Novo Nordisk A/S and Eli Lilly & Co. are touting pill versions of their blockbuster weight-loss drugs that could come as soon as next year. But if you’re expecting something cheaper and with fewer side effects, think again.
Obesity pills under development have some major shortcomings in ease of use and side effects that patients may not be prepared for. And if a tablet from Novo that’s already on the market is any guide, some will cost just as much as the injections that are already giving patients and insurers pause.
Shots like Lilly’s Zepbound and Novo’s Wegovy are more than just fodder for late-night talk shows: They’re a gold mine that’s propelled the companies to dizzying valuations and lured other drugmakers into the field. Pfizer Inc. and AstraZeneca Plc are looking at oral medicines to make inroads into a market projected to reach $100 billion within seven years.
“The orals will play a very significant role, because not everybody likes injections,” Pfizer Chief Executive Officer Albert Bourla said at a conference in September. His counterpart at Astra, Pascal Soriot, foresees a pill that will “democratize” weight loss, making it available to more people in low-income countries.
Drugmakers find pills generally easier to make, store and transport than injections. So far, that hasn’t translated into a cheaper form of Novo’s Ozempic. Rybelsus, a pill version of the diabetes shot that’s often used for weight loss, is already available at $936 for a one-month supply.
A high-dose version of Rybelsus that’s specifically for weight loss is under consideration for European approval. In a late-stage trial, patients who took it once a day lost about 15% of body weight in 16 less than months.
But the pill still has limitations: Patients take it daily on an empty stomach and then must wait another half hour before eating. Even so, more gastrointestinal side effects were reported in trials of the highest dose of the drug than in studies of Wegovy injections.
The pill also requires significantly more active ingredient than shots, and that substance, semaglutide, is already in short supply. Novo has pushed back plans to file for U.S. approval from this year to next and said that the medication’s rollout depends on manufacturing.
Just like shots, all the new pills mimic GLP-1, a hormone that makes people feel full. Lilly’s experimental pill, orforglipron, has the advantage of “no restrictions in terms of food and water intake,” Lilly executive vice president Patrik Jonsson said.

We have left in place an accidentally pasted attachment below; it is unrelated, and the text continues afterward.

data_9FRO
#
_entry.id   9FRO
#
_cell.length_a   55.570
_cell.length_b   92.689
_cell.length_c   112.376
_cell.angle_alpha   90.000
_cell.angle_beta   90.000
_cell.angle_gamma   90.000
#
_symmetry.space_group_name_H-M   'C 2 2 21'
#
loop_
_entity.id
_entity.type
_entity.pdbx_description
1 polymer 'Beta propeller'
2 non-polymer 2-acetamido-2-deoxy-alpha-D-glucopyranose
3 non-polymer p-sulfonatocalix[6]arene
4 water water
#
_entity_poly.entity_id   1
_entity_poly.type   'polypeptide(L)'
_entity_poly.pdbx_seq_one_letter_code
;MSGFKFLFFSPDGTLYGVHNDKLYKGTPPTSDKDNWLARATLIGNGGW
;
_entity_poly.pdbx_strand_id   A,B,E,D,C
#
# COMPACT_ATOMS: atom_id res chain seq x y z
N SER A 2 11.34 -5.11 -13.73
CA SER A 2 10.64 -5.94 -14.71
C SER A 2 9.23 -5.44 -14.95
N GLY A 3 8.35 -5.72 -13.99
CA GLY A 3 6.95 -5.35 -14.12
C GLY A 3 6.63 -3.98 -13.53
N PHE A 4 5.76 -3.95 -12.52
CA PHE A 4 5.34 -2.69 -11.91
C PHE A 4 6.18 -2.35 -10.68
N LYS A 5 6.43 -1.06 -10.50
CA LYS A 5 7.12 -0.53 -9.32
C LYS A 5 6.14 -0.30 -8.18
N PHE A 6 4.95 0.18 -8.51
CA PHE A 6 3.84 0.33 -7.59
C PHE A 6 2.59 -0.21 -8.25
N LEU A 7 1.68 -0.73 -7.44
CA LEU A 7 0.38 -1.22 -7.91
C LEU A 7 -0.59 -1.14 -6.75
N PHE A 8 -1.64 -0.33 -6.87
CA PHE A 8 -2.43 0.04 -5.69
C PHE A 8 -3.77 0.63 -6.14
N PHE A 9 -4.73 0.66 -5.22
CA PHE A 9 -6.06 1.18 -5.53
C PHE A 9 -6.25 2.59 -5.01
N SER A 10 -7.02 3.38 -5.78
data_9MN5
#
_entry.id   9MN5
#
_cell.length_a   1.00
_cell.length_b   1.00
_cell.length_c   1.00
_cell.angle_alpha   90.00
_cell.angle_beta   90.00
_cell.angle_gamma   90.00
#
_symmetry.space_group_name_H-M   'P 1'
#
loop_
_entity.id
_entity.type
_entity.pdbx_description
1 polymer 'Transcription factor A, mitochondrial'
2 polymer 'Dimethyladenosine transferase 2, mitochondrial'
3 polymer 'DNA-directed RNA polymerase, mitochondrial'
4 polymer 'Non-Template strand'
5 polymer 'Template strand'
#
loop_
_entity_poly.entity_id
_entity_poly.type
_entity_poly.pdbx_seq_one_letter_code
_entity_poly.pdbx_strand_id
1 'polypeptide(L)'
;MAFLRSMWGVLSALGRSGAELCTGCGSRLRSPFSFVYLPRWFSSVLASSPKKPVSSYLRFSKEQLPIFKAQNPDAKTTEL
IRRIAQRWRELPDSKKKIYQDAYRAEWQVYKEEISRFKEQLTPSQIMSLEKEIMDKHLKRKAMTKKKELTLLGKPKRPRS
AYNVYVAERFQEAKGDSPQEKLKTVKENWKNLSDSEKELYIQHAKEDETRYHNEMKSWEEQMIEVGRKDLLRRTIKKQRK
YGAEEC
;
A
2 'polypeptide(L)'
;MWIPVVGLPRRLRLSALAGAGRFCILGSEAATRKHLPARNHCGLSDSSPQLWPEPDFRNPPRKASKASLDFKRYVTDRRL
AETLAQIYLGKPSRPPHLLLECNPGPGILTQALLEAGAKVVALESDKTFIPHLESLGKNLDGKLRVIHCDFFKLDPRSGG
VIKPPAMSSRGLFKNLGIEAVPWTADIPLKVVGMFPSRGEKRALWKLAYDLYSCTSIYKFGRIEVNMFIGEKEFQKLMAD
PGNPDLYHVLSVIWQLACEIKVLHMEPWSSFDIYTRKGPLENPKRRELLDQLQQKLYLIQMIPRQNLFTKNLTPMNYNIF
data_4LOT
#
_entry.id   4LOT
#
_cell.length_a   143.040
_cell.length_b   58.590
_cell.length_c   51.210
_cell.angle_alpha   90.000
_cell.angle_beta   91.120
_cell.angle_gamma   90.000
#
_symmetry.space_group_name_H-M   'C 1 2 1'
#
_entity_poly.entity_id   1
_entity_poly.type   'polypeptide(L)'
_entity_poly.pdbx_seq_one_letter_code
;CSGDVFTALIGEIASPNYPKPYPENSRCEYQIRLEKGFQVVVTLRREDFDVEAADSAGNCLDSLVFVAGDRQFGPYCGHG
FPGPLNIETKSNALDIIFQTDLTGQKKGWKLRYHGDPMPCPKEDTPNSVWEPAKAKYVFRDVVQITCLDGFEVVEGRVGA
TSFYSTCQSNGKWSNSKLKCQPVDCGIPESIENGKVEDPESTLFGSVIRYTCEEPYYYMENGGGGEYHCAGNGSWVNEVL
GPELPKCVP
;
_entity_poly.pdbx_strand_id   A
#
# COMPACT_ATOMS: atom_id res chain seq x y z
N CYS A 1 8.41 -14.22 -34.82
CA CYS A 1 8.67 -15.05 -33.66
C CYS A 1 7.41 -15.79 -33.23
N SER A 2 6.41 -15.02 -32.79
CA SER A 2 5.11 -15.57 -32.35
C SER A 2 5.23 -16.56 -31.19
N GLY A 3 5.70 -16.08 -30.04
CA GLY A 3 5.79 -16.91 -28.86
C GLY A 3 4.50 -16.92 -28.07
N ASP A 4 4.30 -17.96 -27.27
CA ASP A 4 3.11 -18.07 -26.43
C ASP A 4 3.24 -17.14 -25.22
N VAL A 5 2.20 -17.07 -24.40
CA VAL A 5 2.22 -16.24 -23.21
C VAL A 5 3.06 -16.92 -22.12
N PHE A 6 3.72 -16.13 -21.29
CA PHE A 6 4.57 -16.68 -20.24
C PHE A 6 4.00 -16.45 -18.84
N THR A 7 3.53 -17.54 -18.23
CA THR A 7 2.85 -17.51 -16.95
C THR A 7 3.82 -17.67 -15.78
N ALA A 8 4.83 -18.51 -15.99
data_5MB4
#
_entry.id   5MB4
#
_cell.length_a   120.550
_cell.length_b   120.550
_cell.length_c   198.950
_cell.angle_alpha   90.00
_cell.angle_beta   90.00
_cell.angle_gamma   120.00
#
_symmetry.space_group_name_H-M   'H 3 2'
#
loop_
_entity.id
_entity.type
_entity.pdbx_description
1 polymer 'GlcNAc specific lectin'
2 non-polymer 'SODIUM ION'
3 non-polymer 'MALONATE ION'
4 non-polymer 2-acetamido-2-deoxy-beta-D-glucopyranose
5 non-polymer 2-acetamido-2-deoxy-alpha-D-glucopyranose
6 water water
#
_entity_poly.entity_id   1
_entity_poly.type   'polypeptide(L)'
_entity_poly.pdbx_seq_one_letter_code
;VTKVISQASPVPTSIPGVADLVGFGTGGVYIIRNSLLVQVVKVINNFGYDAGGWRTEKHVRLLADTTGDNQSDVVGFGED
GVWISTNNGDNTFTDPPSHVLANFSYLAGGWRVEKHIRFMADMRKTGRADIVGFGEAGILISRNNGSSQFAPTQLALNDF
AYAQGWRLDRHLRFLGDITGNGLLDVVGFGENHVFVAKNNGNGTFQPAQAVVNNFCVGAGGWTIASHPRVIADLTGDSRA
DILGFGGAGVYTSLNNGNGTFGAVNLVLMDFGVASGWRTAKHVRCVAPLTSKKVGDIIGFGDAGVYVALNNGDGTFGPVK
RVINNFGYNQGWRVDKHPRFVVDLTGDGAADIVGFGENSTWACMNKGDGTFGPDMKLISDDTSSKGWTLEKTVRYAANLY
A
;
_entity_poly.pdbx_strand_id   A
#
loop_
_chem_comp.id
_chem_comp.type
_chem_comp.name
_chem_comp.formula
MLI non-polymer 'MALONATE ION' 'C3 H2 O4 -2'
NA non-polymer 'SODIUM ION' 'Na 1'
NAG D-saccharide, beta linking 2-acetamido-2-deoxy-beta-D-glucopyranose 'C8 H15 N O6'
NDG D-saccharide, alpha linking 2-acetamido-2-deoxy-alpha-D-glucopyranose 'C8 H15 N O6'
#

The once-daily pill yielded almost as much weight loss as the highest experimental dose of Rybelsus about half the time, helping patients with diabetes and obesity lose almost 15% of their body weight in just 36 weeks. Experts have said those results are unprecedented for a pill, although nausea and vomiting were still common.
The Lilly pill “looks to be the best,” Truist Securities pharma analyst Joon Lee said in an interview. While likely still years away from being available commercially, it could give Lilly an edge against Novo in a market still largely dominated by the Danish drugmaker.
In need of a comeback as pandemic sales wither, Pfizer is looking to obesity drugs to help restore revenues. After axing one experimental drug in June due to safety concerns, Pfizer is focusing on a pill that’s now in a mid-stage study. To compete with Lilly’s drug, Pfizer’s will need to show weight-loss percentage in at least the mid-teens, Leerink Partners analysts said in a note.
Risk of side effects may explain why Pfizer has split the drug into two daily doses in its trial, said Truist’s Lee.
Pfizer is still gathering and reviewing data around the pill, a spokesperson said in an email, and hasn’t seen elevated liver enzymes that would indicate possible injury.
Biotechs including La Jolla, California-based Viking Therapeutics Inc. and Structure Therapeutics Inc. are also testing obesity pills. Structure’s, now in mid-stage human trials, has shown promising results that are “staunchly ahead” of Pfizer’s, BMO Capital Markets analyst Evan David Seigerman said in a note.
Even further out from the market stands the pill that AstraZeneca licensed this month from China’s Eccogene in a deal worth as much as $1.83 billion. At least 75% of patients will prefer pills over shots, Astra’s Soriot said this month in an interview. And in contrast to the current crop of drugs, he anticipates a cheaper product.
“The cost of goods we believe is lower,” he said at Bloomberg’s New York headquarters. “There are lots of people that can benefit at an acceptable price level.”
The current generation is only just the beginning, said Louis Aronne, an obesity expert at Weill Cornell Medicine in New York who’s advised big drugmakers on their efforts in the field.
“We have ten plus new drugs coming in the next five to ten years,” he said in an interview. “This is not the grand finale.”
—With assistance from Naomi Kresge.
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Source: Orange County Register